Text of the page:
Society to publish UPC findings online
The Law Society of Scotland is to publish unsatisfactory professional conduct findings on its website.
The Law Society’s Professional Conduct Sub-committees, comprising solicitor and non-solicitor members, have the power to make findings of unsatisfactory professional conduct (UPC) following investigation of conduct complaints against solicitors.
Solicitors whose conduct is found to be unsatisfactory are censured by the Society, which can also direct them to undertake training, pay a fine of up to £2,000 and/or pay compensation up to £5,000 to the complainer.
The committees can also decide to prosecute more serious conduct cases before the independent Scottish Solicitors’ Discipline Tribunal.
A range of UPC findings will be published to improve transparency of the Society’s regulatory procedures and ensure the profession is aware of the range of actions it can take. The case findings are anonymous as the Society does not have specific powers to publish names of either solicitor or complainer in UPC cases.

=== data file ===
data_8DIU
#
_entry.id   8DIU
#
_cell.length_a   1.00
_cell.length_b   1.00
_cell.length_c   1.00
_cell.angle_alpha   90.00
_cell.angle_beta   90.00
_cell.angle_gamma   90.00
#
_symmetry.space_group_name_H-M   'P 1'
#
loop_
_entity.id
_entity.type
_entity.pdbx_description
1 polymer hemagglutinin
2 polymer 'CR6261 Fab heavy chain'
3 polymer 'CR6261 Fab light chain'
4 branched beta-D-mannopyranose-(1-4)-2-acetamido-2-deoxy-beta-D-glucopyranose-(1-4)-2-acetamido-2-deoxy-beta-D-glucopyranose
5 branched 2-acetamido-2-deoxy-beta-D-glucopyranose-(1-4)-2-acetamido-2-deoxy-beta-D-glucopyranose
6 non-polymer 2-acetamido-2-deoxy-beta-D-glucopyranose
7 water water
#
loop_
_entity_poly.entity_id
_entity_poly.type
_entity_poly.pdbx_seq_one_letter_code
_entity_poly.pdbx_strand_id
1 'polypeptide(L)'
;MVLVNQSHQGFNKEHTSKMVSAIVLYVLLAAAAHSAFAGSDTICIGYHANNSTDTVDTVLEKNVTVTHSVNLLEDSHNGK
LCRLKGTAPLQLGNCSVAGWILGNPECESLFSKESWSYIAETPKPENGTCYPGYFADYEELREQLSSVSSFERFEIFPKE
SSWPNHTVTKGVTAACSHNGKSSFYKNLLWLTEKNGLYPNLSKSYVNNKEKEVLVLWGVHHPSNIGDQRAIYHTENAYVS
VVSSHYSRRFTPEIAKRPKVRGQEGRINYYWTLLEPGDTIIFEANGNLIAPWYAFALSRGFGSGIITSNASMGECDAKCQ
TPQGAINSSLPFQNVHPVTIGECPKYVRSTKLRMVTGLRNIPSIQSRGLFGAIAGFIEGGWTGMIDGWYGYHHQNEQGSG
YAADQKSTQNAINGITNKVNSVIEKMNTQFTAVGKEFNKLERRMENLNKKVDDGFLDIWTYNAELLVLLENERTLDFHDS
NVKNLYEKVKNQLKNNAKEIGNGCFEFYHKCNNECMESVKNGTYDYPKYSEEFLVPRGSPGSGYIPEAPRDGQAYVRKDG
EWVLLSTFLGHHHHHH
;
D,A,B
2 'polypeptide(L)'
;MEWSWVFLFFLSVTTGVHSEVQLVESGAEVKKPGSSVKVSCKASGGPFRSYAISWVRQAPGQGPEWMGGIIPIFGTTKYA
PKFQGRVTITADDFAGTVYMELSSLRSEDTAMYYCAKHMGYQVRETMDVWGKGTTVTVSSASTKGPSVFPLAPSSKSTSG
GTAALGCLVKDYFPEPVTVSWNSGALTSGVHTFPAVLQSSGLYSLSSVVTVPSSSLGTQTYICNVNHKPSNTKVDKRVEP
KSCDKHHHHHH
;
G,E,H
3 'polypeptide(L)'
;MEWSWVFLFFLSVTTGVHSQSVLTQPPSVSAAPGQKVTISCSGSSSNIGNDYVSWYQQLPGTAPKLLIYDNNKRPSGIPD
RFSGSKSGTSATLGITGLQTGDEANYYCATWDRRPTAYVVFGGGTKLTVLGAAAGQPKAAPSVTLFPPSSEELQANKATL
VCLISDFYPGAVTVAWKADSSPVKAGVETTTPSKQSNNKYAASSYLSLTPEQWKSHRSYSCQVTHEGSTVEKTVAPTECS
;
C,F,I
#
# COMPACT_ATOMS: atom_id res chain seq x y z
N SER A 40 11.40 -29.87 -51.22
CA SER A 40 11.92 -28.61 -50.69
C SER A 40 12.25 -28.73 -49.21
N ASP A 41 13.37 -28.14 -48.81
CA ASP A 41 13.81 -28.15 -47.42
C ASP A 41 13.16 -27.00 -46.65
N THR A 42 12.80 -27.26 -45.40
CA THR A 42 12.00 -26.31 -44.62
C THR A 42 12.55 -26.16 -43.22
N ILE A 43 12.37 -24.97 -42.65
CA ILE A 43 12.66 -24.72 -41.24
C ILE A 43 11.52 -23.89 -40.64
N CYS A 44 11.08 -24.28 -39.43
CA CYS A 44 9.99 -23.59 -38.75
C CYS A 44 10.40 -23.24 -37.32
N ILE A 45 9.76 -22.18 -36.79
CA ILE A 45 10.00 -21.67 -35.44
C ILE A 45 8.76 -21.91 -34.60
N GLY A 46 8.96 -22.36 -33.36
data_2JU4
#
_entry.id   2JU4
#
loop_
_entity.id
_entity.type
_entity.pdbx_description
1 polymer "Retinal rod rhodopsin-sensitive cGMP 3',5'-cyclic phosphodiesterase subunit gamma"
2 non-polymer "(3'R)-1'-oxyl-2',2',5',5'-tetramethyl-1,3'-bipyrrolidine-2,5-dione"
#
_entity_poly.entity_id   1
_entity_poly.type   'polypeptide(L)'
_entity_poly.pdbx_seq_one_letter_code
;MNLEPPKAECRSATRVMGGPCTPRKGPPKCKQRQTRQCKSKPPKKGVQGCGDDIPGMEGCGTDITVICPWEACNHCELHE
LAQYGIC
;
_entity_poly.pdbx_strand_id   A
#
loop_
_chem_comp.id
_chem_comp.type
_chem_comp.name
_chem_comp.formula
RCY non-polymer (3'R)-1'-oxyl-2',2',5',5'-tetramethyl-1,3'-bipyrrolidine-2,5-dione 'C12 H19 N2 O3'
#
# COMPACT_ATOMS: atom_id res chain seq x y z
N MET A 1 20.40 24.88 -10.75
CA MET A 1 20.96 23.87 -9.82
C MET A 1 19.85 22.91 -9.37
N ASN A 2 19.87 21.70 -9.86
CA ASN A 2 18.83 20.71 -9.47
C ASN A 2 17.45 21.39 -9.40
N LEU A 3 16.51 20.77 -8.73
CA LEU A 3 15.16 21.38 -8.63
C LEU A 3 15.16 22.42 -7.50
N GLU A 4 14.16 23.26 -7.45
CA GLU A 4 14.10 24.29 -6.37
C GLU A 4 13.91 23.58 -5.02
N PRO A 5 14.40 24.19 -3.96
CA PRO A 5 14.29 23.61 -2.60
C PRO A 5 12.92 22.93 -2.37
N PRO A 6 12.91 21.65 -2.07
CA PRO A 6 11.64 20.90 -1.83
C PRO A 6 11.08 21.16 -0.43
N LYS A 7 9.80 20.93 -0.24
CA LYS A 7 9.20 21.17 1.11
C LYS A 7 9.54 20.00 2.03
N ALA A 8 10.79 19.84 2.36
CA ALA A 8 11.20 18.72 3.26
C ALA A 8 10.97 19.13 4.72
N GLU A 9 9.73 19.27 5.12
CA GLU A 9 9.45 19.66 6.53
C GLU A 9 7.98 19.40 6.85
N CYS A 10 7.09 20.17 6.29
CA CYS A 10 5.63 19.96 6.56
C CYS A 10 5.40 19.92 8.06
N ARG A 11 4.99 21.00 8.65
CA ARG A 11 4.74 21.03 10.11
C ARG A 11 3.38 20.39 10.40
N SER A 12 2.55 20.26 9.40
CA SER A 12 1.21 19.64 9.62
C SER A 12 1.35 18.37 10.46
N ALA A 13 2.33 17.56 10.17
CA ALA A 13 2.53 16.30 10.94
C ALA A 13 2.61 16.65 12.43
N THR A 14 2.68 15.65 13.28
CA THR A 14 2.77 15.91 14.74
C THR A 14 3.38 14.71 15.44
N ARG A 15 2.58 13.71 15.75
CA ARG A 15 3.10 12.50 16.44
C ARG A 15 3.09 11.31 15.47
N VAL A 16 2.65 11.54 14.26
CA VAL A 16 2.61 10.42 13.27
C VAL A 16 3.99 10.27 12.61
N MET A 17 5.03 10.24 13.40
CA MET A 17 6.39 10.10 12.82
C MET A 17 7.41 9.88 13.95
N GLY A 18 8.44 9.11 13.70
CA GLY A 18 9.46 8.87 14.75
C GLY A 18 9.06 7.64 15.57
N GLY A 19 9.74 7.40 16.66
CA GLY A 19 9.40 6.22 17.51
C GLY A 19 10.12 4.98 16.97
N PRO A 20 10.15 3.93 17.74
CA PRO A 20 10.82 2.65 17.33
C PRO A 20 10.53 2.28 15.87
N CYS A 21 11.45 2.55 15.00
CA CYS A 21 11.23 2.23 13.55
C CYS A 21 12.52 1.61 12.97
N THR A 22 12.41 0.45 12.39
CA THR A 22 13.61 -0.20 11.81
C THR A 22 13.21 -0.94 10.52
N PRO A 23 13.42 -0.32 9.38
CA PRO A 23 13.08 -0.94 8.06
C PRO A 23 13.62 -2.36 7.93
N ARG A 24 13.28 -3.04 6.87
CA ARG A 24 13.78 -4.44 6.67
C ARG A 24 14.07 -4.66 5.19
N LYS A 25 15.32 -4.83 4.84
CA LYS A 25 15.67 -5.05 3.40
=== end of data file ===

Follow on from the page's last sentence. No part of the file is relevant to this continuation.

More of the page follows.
Carole Ford, non-solicitor convener of the Law Society of Scotland’s Regulatory Committee, said: “Solicitors are expected to meet high standards of practice both in the service they provide for clients and in their own conduct. While these cases represent less serious conduct issues which do not merit prosecution before the SSDT, it was appropriate to take action against the solicitors involved. Publishing the findings, albeit anonymously, will let solicitors see the type of issues that can arise as a result of conduct complaints and, importantly, the outcomes when a solicitor has fallen short of what is expected of them.
“We hope it proves to be a useful reference for solicitors who can use the findings to ensure best practice in their own work, while members of the public will be more aware of what constitutes unsatisfactory professional conduct from their solicitor.”
The new searchable database includes a selection of past UPC decisions of the Society’s professional conduct sub-committees. It is available on the Law Society website from 7 September.
The SSDT is an independent body which has the power to decide if a solicitor’s conduct amounts to professional misconduct and can impose a range of sanctions. In the most serious cases it can strike a solicitor from the roll, meaning they can no longer practise. Its findings are published on the SSDT website.